Kabul – The Taliban have reportedly chosen a new leader after the Afghan government confirmed earlier reports that the group’s long-time head, Mullah Mohammad Omar, had died in Pakistan two years ago.
Thursday’s news was first reported by Pakistani media outlet GEO News and later confirmed by the group’s representatives to several international media outlets. The announcement comes only a day after Kabul confirmed that Mullah Omar died in Pakistan in the spring of 2013.
The Taliban themselves, issued a statement confirming their leader’s death early Thursday evening.
A former aviation chief in the Taliban government that led Afghanistan from 1996 to the 2001 US invasion, Mansoor rose up the group’s ranks shortly after the 2010 capture of Abdul Ghani Baradar, one of the four founding members of the movement.
After Baradar was captured in a joint ISI-CIA operation in the Pakistani port city of Karachi, Mansoor was named the group’s new number two, who reported directly to the Taliban’s elusive leader.
Soon after word of Mansoor’s appointment was made public, the Islamic Emirate, as the group refers to itself, called for a postponement of peace talks scheduled for Friday in Pakistan.
A statement released by the Pakistani foreign ministry late Thursday afternoon said: “at the request of the Afghan Taliban leadership, the second round of the Afghan peace talks, which was scheduled to be held in Pakistan on 31 July 2015, is being postponed.”
Mansoor had previously engaged with representatives of the Afghan government during a meeting outside Islamabad last month.
At the time, sources familiar with the matter, said they could sense that Mansoor was there solely due to Pakistani pressure. That pressure was itself the result of a series of controversial concessions made by Kabul towards Islamabad in hopes that Pakistan could bring the Taliban to the negotiating table.
Bette Dam, a Dutch author and journalist who has chronicled the lives of both Hamid Karzai, the former Afghan president, and Mullah Omar, said the appointment of Mansoor may in fact prove to be a positive step for the Taliban itself.
Speaking to The Telegraph, Dam said: “There are many within the Taliban who have been wanting a leader who is involved in day-to-day operations that they can go directly to for guidance.”
For years, Afghan and international sources had said Mullah Omar had not been involved in the group’s day-to-day operations in years.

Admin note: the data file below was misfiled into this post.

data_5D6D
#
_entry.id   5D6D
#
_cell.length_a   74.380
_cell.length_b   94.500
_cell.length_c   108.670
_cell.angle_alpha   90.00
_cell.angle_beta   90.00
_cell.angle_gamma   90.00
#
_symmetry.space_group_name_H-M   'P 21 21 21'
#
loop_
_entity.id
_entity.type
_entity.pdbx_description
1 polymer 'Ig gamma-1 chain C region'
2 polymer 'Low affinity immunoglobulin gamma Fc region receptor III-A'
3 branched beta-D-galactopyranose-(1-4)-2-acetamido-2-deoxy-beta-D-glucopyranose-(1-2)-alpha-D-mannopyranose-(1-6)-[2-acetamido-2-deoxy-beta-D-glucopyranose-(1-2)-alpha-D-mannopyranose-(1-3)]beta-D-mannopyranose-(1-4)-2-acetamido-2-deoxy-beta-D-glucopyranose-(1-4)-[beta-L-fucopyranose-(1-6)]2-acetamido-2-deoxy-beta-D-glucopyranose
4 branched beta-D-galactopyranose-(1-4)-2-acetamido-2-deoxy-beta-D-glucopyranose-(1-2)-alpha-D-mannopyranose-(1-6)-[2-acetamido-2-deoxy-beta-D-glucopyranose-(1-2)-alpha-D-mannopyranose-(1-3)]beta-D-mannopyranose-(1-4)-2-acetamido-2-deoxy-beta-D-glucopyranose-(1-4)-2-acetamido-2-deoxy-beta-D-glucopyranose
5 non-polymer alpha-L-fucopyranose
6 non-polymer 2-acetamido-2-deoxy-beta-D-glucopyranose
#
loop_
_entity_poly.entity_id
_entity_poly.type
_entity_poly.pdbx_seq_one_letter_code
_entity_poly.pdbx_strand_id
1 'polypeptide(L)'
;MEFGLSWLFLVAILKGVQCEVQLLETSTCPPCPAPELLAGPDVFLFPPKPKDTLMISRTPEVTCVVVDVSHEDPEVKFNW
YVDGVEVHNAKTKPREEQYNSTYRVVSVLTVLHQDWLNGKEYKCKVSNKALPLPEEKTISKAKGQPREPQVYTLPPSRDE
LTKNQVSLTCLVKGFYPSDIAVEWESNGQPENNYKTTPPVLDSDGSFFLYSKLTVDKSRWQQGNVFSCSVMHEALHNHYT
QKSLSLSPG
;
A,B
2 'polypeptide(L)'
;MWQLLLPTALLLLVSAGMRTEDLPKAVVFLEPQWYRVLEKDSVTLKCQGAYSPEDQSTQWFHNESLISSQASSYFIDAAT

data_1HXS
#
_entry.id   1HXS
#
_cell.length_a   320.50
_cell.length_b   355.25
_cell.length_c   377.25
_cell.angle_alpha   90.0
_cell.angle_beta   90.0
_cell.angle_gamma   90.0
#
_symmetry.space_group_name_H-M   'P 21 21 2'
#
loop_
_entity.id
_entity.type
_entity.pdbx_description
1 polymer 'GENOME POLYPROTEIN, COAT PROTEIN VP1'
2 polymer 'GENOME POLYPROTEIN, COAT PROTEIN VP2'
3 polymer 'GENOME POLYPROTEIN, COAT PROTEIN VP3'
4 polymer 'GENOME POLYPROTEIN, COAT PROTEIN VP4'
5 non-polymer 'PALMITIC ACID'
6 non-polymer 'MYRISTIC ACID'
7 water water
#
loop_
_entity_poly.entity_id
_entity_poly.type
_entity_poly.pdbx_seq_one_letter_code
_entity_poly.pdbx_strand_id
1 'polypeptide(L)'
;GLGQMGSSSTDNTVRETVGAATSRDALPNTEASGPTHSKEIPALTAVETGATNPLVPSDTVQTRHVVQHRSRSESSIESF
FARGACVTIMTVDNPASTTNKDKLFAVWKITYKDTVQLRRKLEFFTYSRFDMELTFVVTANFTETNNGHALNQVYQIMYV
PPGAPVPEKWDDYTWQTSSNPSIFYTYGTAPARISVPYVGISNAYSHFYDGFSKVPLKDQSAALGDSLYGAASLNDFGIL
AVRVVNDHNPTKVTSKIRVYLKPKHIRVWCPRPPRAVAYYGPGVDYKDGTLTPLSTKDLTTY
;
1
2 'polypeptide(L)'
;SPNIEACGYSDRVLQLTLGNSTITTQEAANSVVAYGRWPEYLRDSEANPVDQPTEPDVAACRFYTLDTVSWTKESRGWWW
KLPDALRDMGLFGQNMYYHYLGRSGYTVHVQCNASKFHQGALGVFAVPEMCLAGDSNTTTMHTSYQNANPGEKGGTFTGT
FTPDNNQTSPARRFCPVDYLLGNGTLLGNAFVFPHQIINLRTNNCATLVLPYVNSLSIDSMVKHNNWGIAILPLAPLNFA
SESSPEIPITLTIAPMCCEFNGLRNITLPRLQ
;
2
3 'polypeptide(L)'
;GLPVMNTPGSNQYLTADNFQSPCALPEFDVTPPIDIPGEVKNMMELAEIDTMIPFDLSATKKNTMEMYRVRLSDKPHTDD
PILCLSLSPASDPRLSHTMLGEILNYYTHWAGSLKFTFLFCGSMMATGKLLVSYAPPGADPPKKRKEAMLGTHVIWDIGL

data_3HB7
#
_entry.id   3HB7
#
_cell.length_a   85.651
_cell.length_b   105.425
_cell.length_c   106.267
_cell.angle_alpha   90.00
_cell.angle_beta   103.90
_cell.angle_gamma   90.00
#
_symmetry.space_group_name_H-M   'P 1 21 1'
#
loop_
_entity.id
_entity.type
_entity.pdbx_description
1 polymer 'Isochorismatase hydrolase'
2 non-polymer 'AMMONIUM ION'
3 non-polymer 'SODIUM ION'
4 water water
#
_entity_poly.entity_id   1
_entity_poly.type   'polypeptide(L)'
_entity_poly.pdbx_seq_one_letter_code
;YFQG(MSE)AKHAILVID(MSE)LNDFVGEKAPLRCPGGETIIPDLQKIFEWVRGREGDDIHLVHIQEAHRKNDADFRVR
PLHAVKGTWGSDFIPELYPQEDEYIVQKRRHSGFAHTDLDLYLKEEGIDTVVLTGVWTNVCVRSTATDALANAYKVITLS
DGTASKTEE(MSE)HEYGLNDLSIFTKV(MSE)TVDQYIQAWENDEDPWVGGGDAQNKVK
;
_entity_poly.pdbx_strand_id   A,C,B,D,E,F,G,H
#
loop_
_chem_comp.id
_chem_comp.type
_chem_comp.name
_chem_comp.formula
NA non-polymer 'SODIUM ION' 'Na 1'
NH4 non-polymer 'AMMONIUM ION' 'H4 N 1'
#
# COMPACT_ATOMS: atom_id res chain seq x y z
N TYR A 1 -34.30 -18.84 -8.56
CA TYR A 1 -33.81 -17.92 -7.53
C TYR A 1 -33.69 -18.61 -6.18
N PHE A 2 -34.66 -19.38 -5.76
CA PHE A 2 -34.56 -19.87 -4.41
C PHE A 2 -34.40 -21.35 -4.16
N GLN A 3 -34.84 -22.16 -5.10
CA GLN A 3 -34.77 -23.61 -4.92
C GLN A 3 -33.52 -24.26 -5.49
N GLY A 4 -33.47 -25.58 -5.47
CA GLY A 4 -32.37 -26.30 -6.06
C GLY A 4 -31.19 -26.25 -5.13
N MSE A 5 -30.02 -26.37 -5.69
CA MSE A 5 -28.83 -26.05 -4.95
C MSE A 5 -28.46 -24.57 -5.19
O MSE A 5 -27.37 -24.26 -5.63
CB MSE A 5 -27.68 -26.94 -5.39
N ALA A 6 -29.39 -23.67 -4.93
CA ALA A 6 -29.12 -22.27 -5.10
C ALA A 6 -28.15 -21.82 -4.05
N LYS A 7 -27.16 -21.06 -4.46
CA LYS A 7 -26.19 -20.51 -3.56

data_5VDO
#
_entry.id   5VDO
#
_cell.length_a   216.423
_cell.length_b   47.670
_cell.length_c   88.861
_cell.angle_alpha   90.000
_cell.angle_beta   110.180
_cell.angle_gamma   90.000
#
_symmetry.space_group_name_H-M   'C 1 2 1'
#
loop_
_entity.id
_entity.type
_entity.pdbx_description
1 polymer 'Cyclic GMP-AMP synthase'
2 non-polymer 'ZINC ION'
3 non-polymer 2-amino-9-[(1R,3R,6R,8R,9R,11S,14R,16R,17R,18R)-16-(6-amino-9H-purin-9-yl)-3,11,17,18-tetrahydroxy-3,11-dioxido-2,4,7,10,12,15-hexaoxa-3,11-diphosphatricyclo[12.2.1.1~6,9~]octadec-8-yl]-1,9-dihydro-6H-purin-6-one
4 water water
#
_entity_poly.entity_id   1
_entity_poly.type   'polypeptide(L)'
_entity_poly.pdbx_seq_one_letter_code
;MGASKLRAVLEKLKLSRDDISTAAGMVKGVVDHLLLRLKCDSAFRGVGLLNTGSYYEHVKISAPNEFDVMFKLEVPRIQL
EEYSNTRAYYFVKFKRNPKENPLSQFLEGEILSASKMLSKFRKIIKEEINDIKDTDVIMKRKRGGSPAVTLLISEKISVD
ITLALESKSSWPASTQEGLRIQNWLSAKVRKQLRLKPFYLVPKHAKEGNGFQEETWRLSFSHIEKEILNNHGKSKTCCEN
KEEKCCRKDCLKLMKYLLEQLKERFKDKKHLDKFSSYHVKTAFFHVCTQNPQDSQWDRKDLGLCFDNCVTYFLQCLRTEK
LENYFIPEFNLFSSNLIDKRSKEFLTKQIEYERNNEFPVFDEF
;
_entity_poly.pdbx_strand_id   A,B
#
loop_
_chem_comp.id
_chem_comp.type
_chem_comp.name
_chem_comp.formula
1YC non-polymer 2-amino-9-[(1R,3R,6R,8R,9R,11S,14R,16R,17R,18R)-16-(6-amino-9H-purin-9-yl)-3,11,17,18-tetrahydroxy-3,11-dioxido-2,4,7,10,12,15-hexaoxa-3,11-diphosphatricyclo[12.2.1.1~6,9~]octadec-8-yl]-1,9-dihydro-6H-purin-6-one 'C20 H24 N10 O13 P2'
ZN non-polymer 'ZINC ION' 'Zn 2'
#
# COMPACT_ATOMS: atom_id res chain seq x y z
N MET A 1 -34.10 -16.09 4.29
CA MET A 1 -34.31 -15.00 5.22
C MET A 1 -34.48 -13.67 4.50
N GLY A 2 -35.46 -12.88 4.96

“I met people [within the movement] who were still not sure where exactly Mullah Omar was, or if he truly was in the hands of Pakistani intelligence.”
“It has been a mystery since 2009,” said Dam.
Dam said Taliban sources described Mansor as “reasonable” and a leading figure in opposition to former al-Qaeada leader Osama Bin Laden in Afghanistan.
In their statement, issued early Thursday evening, the group confirmed their leader’s death.
However, they refuted earlier reports by Pakistani officials that Mullah Omar was killed during a Pakistani raid. They also rejected the Afghan government’s claims that he died in a hospital in the Pakistani port city of Karachi.
“The leader of the faithful Mullah Mohammad Omar Mujahid has passed away due to his illness … [He] was living in Afghanistan beside the pressure of the global infidel invasion and bounty on his head. He hasn’t gone to Pakistan or anywhere else outside the country,” the statement read.
They also refuted consistent media claims that Mullah Omar had become a figure head.
“He has led the affairs of the Islamic emirate from his own place and we have enough evidence to prove that … Amir al-Mu’minin was not only a person but a movement, an ideology and a sacred desire.”
The group went on to call or three days mourning in areas under their control.
Aimal Faizi, former spokesman to Hamid Karzai, the former president of Afghanistan, said the selection of Mansoor, or any other figure within the Taliban is irrelevant, as Pakistan will continue to call the shots.
“If Mullah Omar was a myth all these years and Afghans were just used to fight and kill one another, one should know that Mansoor or anyone else would be similarly symbolic.”